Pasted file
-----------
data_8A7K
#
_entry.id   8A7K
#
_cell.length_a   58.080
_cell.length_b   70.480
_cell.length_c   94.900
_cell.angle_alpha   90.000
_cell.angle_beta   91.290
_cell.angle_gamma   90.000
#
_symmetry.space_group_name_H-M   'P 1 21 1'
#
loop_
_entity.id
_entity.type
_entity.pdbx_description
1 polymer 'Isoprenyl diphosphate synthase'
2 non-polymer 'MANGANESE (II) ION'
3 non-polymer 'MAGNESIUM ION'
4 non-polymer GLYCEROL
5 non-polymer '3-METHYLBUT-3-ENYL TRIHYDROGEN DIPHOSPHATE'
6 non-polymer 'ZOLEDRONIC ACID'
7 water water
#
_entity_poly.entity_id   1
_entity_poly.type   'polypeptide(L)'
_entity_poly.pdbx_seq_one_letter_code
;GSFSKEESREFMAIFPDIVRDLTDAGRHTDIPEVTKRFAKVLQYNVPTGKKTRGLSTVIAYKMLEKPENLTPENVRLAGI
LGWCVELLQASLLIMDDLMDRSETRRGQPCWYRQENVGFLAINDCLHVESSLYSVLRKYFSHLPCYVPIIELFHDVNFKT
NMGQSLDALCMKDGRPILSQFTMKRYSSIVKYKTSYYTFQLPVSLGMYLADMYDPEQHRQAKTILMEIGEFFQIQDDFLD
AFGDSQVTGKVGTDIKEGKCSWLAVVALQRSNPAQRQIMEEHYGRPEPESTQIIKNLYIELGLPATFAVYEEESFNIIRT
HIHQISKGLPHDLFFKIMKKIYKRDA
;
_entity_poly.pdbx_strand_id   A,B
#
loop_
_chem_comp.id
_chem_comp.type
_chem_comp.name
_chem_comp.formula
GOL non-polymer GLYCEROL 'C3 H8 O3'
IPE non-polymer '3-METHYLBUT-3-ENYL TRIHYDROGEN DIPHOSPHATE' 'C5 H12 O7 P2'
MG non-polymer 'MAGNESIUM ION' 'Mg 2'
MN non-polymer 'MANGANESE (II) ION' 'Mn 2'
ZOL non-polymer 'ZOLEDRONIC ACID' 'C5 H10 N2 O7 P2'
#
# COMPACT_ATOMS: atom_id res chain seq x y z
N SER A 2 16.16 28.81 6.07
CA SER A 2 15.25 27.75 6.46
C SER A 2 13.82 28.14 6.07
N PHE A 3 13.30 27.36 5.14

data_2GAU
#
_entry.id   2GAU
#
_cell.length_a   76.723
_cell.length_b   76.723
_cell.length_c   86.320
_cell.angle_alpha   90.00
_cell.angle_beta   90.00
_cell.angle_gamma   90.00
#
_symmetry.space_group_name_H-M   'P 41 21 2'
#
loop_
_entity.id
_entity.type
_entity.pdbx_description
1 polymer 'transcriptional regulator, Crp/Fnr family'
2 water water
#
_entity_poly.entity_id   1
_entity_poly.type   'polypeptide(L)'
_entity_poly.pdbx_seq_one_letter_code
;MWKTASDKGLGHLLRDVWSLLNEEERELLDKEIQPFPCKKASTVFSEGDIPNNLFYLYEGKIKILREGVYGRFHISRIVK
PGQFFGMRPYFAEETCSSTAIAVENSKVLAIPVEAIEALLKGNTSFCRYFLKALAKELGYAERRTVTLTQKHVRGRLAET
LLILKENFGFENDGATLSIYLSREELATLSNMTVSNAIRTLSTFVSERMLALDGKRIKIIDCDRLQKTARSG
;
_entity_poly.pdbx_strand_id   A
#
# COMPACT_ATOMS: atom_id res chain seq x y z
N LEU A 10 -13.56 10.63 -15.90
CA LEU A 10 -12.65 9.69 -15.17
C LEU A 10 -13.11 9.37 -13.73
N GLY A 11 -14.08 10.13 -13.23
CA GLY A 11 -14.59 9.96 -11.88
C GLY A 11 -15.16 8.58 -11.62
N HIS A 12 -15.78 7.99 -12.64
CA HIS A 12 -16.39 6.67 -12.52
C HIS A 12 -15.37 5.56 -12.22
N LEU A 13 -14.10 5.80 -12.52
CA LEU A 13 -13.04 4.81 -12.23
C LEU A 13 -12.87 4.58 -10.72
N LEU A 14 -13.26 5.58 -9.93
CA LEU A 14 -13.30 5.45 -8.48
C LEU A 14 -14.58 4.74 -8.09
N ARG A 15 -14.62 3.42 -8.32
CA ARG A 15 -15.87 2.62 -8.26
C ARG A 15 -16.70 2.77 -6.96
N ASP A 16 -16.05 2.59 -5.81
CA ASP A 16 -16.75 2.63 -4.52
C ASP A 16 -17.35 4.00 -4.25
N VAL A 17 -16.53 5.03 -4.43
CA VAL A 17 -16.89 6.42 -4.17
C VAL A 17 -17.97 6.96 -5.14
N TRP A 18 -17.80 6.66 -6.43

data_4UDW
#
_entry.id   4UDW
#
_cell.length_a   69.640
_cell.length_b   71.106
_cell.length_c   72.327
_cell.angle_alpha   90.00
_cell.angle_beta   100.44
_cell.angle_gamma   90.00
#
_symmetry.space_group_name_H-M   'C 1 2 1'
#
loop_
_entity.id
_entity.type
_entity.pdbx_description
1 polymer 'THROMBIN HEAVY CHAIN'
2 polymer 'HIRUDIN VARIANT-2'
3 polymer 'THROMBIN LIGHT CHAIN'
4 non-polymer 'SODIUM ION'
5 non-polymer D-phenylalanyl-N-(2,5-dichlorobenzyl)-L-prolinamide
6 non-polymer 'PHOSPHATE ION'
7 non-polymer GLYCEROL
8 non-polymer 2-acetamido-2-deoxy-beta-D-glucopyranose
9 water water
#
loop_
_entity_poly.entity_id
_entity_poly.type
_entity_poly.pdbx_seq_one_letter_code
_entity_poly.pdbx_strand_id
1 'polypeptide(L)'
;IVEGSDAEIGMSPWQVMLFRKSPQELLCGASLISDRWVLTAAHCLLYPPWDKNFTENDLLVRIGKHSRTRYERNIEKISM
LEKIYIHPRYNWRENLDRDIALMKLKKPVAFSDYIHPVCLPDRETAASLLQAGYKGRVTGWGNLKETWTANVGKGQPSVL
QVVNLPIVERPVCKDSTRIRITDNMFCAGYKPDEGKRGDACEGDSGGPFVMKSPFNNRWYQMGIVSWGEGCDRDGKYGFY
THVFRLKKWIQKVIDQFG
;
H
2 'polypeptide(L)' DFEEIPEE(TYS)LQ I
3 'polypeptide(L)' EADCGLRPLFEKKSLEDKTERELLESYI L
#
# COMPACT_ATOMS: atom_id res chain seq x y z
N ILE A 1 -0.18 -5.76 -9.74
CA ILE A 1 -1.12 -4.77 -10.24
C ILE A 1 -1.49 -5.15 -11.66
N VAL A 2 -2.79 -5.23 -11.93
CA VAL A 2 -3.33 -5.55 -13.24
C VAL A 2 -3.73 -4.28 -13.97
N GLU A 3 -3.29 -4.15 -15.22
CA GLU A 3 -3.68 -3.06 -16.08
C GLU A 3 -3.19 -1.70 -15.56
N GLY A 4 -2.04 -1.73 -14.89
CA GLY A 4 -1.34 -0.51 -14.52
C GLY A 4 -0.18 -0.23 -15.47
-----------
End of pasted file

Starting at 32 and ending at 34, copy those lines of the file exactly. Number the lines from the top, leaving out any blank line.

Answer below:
AFGDSQVTGKVGTDIKEGKCSWLAVVALQRSNPAQRQIMEEHYGRPEPESTQIIKNLYIELGLPATFAVYEEESFNIIRT
HIHQISKGLPHDLFFKIMKKIYKRDA
;